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I am from Europe/Belgium and in Europe it is common to have funds and ETFs which capitalize/re-invest instead of distribute the dividends. I have been looking to the Vanguard ETFs and funds lately, and I noticed that all of them distribute the dividends, usually quarterly. Why is that?

Capitalizing the dividends is very interesting TAX-wise. Some calculations:

Say you have a dividend yield of 3%. Here in Belgium, we have to pay 25% on dividends. In essence, this means that the TER of the fund or ETF increases with 0.03 * 0.25 = 0.75%. Say the TER of the fund of ETF is 0.50%. Adding 0.75%, it is now 1.25%! Suddenly, your fund of ETF is very expensive (in my opinion).

Hence, I almost exclusively invest in funds or ETFs which capitalize the dividends. My only exception are funds or ETFs which have a low or no dividend yield (such as commodities, emerging markets small cap, ...).

Why is this uncommon in US? At first, Vanguards funds or ETFs are very interesting, because of their very low TER, but because of the distributions, it becomes very costly.

Thanks.

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Under US tax laws, the dividends that a mutual fund receives from the stocks that it holds are taxable income to the mutual fund unless the dividends are distributed to to the shareholders of the mutual fund. This also applies to the net capital gains if the fund sells some of the shares it holds, but if the fund's activities result in a net capital loss to the fund, the loss is not distributed but carried forward by the fund for offsetting capital gains in future years. Mutual funds distribute all their net income to the shareholders because retaining the income and using it to capitalize the fund reduces the gain by the income tax, paid at corporate tax rates, by the mutual fund; and corporate tax rates are generally higher than personal income tax rates.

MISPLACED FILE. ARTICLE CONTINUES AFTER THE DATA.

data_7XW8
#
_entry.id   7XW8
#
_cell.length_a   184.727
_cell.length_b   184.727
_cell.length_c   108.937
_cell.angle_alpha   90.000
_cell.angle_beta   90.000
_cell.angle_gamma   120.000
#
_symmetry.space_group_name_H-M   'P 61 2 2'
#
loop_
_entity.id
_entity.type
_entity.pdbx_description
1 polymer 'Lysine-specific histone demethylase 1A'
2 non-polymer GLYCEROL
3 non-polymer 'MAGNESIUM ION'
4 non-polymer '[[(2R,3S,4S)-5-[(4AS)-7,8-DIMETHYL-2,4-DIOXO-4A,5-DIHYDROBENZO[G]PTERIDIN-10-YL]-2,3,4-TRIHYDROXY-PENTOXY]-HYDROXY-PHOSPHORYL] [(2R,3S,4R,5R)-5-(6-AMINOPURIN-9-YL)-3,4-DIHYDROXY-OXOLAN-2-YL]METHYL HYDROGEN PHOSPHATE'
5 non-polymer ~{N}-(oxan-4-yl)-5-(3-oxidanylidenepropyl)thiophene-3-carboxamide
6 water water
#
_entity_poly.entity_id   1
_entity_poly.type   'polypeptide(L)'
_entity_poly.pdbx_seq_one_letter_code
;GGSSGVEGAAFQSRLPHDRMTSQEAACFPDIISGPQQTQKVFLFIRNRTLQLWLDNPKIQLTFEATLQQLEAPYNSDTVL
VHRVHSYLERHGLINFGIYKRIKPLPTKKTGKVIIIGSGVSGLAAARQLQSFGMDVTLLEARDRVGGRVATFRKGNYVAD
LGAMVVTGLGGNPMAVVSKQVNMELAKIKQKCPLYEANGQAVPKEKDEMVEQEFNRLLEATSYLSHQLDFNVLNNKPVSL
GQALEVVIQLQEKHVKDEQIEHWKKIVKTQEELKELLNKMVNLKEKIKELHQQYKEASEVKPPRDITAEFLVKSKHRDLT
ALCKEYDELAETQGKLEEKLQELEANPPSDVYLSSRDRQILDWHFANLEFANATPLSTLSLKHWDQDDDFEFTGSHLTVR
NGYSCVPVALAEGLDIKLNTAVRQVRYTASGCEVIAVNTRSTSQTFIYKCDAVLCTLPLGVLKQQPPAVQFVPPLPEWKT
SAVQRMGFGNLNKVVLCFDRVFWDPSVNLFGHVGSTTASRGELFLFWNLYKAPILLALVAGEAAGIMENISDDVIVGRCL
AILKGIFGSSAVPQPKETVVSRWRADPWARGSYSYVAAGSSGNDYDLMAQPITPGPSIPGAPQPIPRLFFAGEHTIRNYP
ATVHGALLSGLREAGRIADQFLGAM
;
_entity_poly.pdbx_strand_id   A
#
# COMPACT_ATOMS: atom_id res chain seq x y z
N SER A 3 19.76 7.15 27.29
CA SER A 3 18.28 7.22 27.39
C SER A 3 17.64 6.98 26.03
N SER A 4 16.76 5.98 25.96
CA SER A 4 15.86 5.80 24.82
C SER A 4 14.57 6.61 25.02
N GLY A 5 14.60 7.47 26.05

The dividends and capital gains distributed to the share holders of the funds are taxable as dividends and capital gains respectively to the share holders, that is, the favorable tax treatment, if any, for such kinds of income is available to the shareholders of the mutual fund. Mutual funds allow their shareholders to reinvest their distributions in the fund, (and many load funds do not charge the load on such reinvestments), but this reinvestment is a decision for the shareholder to make. But, regardless of whether the distribution is reinvested in the fund or taken in cash, the distribution is taxable income to the shareholder.

  • Thanks for your extensive reply. It must be different in Europe then, since AFAIK, iShares/DB-X trackers/... do not pay taxes for funds/ETFs which re-invest the dividens. – AppelSienSapFrietjes Jun 20 '13 at 12:55
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    The other point is that most people would invest in tax-advantaged accounts like IRAs, 401(k)s and the like where there isn't the tax implications until one takes out the money in the case of tax-deferred accounts though there are tax-free accounts like Roth IRAs. – JB King Jun 20 '13 at 16:30

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